Putting the Butler drama behind, Minnesota Timberwolves are a deeper team now
Minnesota Timberwolves GM Scott Layden relieved himself and his franchise of a huge headache. In the immediate aftermath of trades like this past weekend's deal that relieved the Timberwolves of any further dealings with Jimmy Butler, the question arises who won the deal?
In my humble estimation, it appears that the Timberwolves won this deal. It's not a one-sided deal, but Philadelphia lost a lot of team depth that they will have to work on replacing it and the Timberwolves got better and deeper.
To revisit the trade, the Philadelphia 76ers received Jimmy Butler and Justin Patton while the Minnesota Timberwolves obtained Robert Covington, Jerryd Bayless, and Dario Saric along with a second-round draft pick. Basically, in Bayless and Covington the Timberwolves added two decent defenders and credible 3-point shooters. Covington shoots 34% from 3-point` range career wise and Bayless shoots 36.6% from beyond the arc.
While Bayless may not have been productive in his time in Philly he can shoot and at 6’3 he can play either guard spot and defend. For a small forward, at 6’9 Covington brings size to the position and length. He has shown signs of being a lockdown defender and could start for a number of NBA teams.
Dario Saric, while not considered as a strong defender, does provide you with an additional scoring option in the post, as well as, a good shot from the perimeter. Add these three to stars Andrew Wiggins, Karl-Anthony Towns, Taj Gibson, Jeff Teague, Derrick Rose, Josh Okogie, Luol Deng, Anthony Tolliver and Tyus Jones and the Timberwolves could make some noise in the Western Conference.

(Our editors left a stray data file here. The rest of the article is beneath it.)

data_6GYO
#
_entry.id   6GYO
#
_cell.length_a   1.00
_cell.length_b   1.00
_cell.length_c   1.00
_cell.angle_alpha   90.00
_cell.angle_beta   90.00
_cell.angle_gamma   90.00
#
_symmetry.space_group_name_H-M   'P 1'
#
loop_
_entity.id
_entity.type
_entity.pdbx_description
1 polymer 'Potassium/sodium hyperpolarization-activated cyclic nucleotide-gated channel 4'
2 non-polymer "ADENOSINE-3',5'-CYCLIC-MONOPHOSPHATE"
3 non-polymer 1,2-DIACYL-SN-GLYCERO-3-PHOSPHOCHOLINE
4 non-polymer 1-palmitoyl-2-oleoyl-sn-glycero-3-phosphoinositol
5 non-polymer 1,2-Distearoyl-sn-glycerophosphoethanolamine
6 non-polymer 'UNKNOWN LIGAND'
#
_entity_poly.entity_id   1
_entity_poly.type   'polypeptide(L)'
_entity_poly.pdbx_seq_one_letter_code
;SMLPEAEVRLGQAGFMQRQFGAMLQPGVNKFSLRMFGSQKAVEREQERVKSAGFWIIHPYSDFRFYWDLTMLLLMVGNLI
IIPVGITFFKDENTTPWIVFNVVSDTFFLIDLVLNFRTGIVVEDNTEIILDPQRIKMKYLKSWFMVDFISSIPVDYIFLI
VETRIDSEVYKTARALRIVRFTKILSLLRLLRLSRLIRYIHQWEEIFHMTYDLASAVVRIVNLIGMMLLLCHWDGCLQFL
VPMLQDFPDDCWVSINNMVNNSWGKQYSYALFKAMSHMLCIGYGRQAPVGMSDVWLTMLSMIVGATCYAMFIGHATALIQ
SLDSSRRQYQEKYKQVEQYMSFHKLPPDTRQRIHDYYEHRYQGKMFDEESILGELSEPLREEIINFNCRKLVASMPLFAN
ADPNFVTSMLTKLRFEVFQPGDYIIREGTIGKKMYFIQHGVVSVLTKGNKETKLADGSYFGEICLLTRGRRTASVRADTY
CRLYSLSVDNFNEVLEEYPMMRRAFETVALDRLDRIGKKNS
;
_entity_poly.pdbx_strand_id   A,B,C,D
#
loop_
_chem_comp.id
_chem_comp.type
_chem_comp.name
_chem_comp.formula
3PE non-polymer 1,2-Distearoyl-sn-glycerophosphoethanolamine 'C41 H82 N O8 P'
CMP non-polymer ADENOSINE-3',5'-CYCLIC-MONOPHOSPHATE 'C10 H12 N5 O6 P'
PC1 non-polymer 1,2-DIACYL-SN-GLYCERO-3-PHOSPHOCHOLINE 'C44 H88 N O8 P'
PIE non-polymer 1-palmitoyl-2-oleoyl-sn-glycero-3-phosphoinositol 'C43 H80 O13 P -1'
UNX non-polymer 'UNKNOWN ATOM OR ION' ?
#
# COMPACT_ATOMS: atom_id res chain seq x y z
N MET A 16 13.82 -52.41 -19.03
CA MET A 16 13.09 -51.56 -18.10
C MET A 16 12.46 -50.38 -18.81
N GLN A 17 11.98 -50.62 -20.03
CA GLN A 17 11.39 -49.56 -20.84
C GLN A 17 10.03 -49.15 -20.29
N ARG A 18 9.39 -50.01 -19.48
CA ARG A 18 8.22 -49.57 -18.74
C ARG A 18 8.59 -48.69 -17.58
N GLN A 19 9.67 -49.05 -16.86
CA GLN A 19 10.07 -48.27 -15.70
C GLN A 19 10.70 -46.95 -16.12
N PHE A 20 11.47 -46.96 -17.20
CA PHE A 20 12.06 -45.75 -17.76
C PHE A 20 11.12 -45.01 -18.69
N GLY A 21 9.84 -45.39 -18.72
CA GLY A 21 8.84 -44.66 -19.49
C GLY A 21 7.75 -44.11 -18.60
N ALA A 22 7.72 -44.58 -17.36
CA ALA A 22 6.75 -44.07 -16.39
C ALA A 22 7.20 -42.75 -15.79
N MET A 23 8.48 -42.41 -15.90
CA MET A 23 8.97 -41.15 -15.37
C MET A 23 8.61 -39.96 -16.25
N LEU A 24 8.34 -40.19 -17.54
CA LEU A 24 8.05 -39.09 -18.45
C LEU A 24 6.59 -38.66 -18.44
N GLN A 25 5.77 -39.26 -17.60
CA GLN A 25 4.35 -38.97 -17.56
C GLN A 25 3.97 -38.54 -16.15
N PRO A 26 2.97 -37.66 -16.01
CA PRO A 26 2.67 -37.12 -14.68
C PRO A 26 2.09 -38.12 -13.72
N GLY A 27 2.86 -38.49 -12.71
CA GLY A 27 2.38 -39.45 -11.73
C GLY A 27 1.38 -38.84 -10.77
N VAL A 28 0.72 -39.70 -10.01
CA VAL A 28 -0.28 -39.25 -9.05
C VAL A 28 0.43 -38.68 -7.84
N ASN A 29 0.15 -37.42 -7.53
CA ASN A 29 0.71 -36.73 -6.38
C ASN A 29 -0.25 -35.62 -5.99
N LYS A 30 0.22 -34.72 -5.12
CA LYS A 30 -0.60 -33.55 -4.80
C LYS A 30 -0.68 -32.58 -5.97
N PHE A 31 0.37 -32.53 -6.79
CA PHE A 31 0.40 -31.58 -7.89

Essentially, Minnesota has options at several spots on the floor. They are stronger at the guard spot and Derrick Rose showed recently he can still put up MVP numbers on any given night (50 points on Halloween Night).
Taj Gibson is a tough defender and rebounder, at the power forward spot, while Saric, in relief, provides offense. Covington, who technically would slot in behind Wiggins on the depth chart could depending on matchups and his defensive prowess play 2-guard or at the 4 with his 6’9 frame causing match problems for smaller guards or slower power forwards.
The Timberwolves added two defenders and some scoring to replace Jimmy Butler. Coach Tom Thibodeau has choices off the bench and perhaps better team players to work with.
By my reasoning, Minnesota would have done exceptionally well to take Houston’s 4 1st round draft picks. However, it would have meant extra work. Timberwolves GM Scott Layden made it clear after the Houston offer that he wanted immediate help, by countering and asking for Eric Gordon, in any deal for Butler.
With Towns and Wiggins, it’s clearly Layden’s belief that Minnesota’s time to compete is now and so their two young stars need support, not future potential additions. It's also easier to re-sign either star if the team has the pieces in place to make consistently long playoff runs. Draft picks are never a guarantee of anything.
While it's hard to say this deal was a steal it was a solid team-building move. It removed a major headache for the Timberwolves in Butler who was making outrageous demands for a contract extension and then trying to force a trade all the while publicly causing rifts between him and his teammates and Minnesota’s management.
The drama is over in Minnesota. Now we have to wait till April to determine if Minnesota made the right move. It appears they have, but it most likely will be relatively normal if not good for the Timberwolves moving forward.